Helping yourself in the long-term

If you experience long-term effects of trauma, you may want to find ways to support your mental health. This might include finding ways to deal with negative feelings, or open up to others about your experiences.

These tips can help:

Get to know your triggers

Some experiences, situations or people might trigger reactions like flashbacks, panic attacks or dissociation. These can include reminders of past trauma, such as smells, sounds, words, places, or books and films.

You might find things difficult on significant dates, such as the anniversary of a traumatic experience. Or some seasons or times of year might be hard, such as Christmas.

You might not always be able to avoid your triggers. But understanding them can help you be prepared and help manage them when they do happen. 

Recording your moods in a diary could help you spot patterns. Or it might help you to notice early signs of your feelings changing.

I learned a lot of new vocabulary on my journey... things like triggers and flashbacks seemed such powerful words that I couldn't begin to imagine how they could be applied to me... but I now know how subtle these things are too.

Talk to someone

Some of us who've been through trauma can find it hard to open up to others. This might be because we feel unable to share what has happened or can't remember it clearly.

If you struggle with this, you can still talk about how you feel right now. This doesn't mean you have to describe the trauma itself.  

It could help to talk to someone who you trust. This might be someone you know. Or a professional, like your doctor or a trained listener at a helpline.

I am pleased to say that with support from my family and loved ones the coming days and weeks got easier, and my body began its slow road to recovery. This in turn helped with the reaction to mental trauma I had been through too

Give yourself time

Everyone has their own response to trauma. It's important to take things at your pace. Try to be gentle and patient with yourself.

You might feel pressure from people around you to move on. But coping with trauma often takes time. It's not a straight-forward process.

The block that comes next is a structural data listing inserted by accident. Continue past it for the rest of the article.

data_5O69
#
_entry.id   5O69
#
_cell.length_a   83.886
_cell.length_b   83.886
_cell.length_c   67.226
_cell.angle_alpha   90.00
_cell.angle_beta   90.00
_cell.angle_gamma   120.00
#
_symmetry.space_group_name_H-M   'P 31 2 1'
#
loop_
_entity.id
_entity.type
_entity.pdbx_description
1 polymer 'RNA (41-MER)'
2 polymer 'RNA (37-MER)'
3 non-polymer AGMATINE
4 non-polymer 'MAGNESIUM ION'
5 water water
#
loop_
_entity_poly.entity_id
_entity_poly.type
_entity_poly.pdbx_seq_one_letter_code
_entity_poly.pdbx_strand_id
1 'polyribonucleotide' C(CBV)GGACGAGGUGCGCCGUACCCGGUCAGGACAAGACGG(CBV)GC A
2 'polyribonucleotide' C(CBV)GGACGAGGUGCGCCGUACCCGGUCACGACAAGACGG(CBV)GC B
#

I refer to my bad days as a 'write off', and on those days I forgive myself for not participating in daily activities. I accept that my mind and body need to just rest and do nothing.

Find ways to relax

Finding ways to relax can help with our wellbeing, especially when we feel stressed, anxious or overwhelmed. Our pages on relaxation have tips you could try.

It may also help to spend time in nature. Being outside in green space can help us feel more in touch with our surroundings. See our pages on nature and mental health for more ideas.

I have to be patient and trust in my recovery. It won't happen overnight. I've learned that I need to find ways to relax, whether it be mindfulness, reading, gaming or becoming invested in a new television series.

Make a self-care or sensory box

A self-care box can contain things that make you feel calm, relaxed or comforted during difficult times. They can help with anxiety, low mood and depression.

A sensory box is similar, but is filled with things that can help ground you in the moment. They can help manage experiences like panic attacks, dissociation, or flashbacks.

Some things you might include in a self-care box could be:

  • Favourite books, films or CDs
  • A stress ball or fidget toy
  • Helpful sayings or notes of encouragement
  • Pictures or photos you find comforting
  • A notebook and pen to write down your thoughts
  • Puzzles or colouring books to distract yourself
  • A soft blanket or cosy slippers
  • A nice smelling candle or lavender bag
  • Something with an interesting texture or feel

Certain smells trigger me, such as alcohol or a certain colour. So for sensory grounding I make sure that I use non-triggering things

Try peer support